Justice for All in Access to Conflict-Affected Countries
Ensuring justice for all is a global challenge with over five billion people estimated to live outside the protection of the law. This challenge is particularly acute in conflict-affected countries. The g7+ countries are committed to ensure access to justice for all as one of the Peacebuilding and Statebuilding goals in the New Deal for Engagement in Fragile States under Sustainable Development Goal No. 16 and, more recently, the Declaration on Equal Access to Justice for All by 2030 and the Emerging findings of the Task Force on Justice.
What has also emerged through the discourse of the g7+ group and official declarations such as the Declaration on Equal Access to Justice for All by 2030 is a recognition that the current way of approaching rule of law development also needs to be improved. Instead of the starting point being the replication of Western-style justice systems, Member States commit to putting people and their legal needs at the center of justice systems, solving their unique justice problems and improving the quality of their justice journeys for all including women, youth and marginalized groups.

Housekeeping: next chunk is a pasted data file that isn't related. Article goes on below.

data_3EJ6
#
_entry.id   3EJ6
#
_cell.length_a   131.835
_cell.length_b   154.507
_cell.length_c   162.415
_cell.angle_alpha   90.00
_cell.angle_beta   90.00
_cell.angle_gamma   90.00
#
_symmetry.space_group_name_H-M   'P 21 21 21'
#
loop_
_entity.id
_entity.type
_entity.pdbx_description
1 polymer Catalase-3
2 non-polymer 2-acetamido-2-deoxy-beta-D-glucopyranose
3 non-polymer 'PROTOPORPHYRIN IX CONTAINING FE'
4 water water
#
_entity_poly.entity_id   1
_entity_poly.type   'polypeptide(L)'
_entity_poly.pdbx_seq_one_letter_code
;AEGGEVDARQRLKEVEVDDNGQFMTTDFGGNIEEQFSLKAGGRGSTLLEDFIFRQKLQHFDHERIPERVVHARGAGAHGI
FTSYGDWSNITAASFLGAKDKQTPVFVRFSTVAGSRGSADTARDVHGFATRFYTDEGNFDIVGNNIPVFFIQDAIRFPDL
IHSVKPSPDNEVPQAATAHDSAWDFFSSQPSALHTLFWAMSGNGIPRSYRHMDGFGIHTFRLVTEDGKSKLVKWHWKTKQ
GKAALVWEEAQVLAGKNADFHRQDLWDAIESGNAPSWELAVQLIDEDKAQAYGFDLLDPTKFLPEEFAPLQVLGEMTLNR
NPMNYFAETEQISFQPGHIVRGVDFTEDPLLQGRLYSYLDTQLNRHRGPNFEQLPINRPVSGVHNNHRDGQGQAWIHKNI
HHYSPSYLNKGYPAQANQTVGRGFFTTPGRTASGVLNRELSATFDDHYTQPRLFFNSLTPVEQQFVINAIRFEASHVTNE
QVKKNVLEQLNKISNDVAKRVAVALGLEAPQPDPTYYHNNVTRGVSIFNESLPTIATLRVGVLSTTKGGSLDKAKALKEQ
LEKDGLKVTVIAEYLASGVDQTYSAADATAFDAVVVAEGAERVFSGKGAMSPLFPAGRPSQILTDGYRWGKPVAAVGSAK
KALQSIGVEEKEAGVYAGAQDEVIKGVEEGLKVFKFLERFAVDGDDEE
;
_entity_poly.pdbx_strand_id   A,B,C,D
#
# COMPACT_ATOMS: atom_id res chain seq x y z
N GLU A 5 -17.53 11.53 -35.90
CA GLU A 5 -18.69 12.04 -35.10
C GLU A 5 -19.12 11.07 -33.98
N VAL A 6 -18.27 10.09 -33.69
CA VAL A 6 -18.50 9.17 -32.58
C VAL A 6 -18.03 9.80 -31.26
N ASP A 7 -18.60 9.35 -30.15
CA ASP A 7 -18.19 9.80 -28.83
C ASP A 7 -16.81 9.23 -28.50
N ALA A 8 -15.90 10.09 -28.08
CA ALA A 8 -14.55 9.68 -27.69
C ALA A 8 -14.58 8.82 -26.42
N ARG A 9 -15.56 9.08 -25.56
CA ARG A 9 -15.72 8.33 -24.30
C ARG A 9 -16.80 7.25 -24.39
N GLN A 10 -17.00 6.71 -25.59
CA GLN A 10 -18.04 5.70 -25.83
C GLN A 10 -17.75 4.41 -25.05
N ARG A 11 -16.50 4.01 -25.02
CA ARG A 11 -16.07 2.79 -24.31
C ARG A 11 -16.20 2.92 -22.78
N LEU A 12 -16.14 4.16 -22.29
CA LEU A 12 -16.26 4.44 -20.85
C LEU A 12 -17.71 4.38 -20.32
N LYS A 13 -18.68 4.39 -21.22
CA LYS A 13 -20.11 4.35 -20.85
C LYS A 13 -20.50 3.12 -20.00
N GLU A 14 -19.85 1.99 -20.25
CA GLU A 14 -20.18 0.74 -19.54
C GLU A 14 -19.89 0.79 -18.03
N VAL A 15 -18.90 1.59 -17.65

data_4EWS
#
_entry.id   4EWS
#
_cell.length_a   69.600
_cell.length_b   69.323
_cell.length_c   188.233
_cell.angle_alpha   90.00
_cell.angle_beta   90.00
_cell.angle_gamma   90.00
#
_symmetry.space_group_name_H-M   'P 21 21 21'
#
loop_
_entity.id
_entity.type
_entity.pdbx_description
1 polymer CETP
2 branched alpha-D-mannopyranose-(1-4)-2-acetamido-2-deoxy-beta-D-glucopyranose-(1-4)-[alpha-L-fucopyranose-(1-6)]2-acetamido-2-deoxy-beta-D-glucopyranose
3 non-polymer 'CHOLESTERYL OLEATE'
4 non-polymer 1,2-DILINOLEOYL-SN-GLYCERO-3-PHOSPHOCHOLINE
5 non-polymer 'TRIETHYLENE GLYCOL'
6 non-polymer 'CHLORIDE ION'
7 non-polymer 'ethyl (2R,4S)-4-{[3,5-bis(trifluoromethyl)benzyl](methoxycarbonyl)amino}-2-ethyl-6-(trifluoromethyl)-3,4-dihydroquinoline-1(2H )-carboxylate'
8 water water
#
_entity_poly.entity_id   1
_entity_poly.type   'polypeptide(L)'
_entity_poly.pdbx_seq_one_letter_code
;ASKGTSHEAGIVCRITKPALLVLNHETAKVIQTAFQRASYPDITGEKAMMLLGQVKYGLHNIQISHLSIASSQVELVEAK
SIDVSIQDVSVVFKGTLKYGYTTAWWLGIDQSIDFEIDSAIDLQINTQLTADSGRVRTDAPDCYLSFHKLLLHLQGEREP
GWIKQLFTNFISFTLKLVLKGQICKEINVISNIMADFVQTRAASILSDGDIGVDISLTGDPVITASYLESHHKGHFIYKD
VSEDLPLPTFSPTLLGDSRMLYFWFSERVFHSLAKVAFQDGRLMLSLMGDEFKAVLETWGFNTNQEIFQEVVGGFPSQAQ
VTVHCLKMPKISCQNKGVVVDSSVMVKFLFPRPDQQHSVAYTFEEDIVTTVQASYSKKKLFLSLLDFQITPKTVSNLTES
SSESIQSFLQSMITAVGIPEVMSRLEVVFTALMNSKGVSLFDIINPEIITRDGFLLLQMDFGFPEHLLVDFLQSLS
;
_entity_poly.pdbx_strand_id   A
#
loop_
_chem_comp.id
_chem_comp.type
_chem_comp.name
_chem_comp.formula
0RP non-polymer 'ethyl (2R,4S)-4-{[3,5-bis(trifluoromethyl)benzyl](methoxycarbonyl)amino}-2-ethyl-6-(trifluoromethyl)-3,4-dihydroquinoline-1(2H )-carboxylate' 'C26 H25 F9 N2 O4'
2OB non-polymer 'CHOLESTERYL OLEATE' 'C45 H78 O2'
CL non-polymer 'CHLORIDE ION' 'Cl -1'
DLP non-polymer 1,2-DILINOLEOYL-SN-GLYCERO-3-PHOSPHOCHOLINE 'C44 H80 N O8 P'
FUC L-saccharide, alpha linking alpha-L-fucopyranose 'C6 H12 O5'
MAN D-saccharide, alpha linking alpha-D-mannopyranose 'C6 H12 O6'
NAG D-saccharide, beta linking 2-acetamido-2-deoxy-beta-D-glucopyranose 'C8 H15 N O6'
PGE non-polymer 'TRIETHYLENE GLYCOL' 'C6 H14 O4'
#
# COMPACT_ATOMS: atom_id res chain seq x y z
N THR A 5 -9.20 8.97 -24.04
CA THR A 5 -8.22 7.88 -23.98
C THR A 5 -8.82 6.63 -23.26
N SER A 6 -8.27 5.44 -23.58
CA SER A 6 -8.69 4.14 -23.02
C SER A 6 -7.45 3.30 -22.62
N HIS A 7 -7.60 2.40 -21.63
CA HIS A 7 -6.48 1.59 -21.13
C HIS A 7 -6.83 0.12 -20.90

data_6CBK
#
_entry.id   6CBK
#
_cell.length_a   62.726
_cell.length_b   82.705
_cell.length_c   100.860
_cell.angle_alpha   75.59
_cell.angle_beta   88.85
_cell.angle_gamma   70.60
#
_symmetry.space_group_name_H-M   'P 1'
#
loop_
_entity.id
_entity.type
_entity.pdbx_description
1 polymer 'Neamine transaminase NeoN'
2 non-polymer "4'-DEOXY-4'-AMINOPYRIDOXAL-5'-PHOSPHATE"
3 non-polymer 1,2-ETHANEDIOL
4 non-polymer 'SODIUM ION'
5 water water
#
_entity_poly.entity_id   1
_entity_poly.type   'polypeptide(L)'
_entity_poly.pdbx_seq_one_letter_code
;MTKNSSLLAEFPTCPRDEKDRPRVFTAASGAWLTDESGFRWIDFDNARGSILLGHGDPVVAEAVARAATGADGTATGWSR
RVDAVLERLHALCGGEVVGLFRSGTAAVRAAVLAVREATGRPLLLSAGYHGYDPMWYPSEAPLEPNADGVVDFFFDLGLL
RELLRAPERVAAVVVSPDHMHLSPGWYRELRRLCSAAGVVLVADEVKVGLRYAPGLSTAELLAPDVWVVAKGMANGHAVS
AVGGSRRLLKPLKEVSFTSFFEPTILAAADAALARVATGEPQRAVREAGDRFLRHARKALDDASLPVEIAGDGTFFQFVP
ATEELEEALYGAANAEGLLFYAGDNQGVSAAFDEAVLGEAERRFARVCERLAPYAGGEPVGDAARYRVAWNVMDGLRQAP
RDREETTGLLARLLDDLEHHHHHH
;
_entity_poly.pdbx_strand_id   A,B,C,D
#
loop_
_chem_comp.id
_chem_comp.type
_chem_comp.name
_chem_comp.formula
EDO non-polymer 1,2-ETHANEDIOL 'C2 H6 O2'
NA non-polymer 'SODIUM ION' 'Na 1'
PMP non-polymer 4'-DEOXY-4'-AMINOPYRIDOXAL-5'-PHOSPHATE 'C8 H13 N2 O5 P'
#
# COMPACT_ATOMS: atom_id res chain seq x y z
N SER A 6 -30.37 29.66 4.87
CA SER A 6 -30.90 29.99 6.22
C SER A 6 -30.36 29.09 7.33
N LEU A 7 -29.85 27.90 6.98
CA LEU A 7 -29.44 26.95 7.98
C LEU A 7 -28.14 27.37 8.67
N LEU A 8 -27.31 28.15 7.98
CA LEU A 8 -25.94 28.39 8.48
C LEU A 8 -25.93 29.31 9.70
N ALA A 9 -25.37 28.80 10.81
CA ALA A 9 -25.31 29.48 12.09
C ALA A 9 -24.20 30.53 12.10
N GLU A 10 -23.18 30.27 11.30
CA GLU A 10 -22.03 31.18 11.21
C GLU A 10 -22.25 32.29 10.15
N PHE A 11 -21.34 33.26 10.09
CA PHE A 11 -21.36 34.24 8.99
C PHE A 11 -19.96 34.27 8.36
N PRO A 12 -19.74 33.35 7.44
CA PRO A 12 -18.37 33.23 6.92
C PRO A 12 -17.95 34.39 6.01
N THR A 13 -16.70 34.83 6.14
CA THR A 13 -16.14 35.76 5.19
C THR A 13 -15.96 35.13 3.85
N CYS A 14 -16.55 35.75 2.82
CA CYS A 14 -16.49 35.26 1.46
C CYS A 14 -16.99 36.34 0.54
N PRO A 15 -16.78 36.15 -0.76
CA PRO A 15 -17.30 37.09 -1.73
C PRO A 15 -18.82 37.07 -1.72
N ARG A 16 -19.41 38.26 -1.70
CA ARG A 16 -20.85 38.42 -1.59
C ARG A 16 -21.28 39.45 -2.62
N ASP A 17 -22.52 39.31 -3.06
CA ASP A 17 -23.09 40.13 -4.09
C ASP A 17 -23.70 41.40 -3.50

Instead of working only with state actors, there is an increased understanding of the importance of engaging with both state and non-state providers of justice. Instead of ordinary people being viewed as passive recipients of justice, they should be empowered to understand, use and shape the law. Finally, rather than a reactive approach to access to justice, a forward-looking prevention approach has been recognized as being pivotal to reducing disputes, the risk of violence, atrocities, and conflict.
Given the complexity of working to increase access to justice in g7+ countries, it is important to recognize that the change process will be long and maybe multi-generational. At the same time, once barriers and obstacles to realizing justice for ordinary people have been ascertained, it is possible to identify immediate leverage points for change that can be tested and brought to scale, if successful. After decades of overly-technical rule of law and justice projects, the g7+ recognizes the importance of pioneering innovative models that are grounded in countries’ contexts in strengthening access to justice and sharing those that work with the other Member States. We believe that access to justice is a universal equity, but its delivery is local.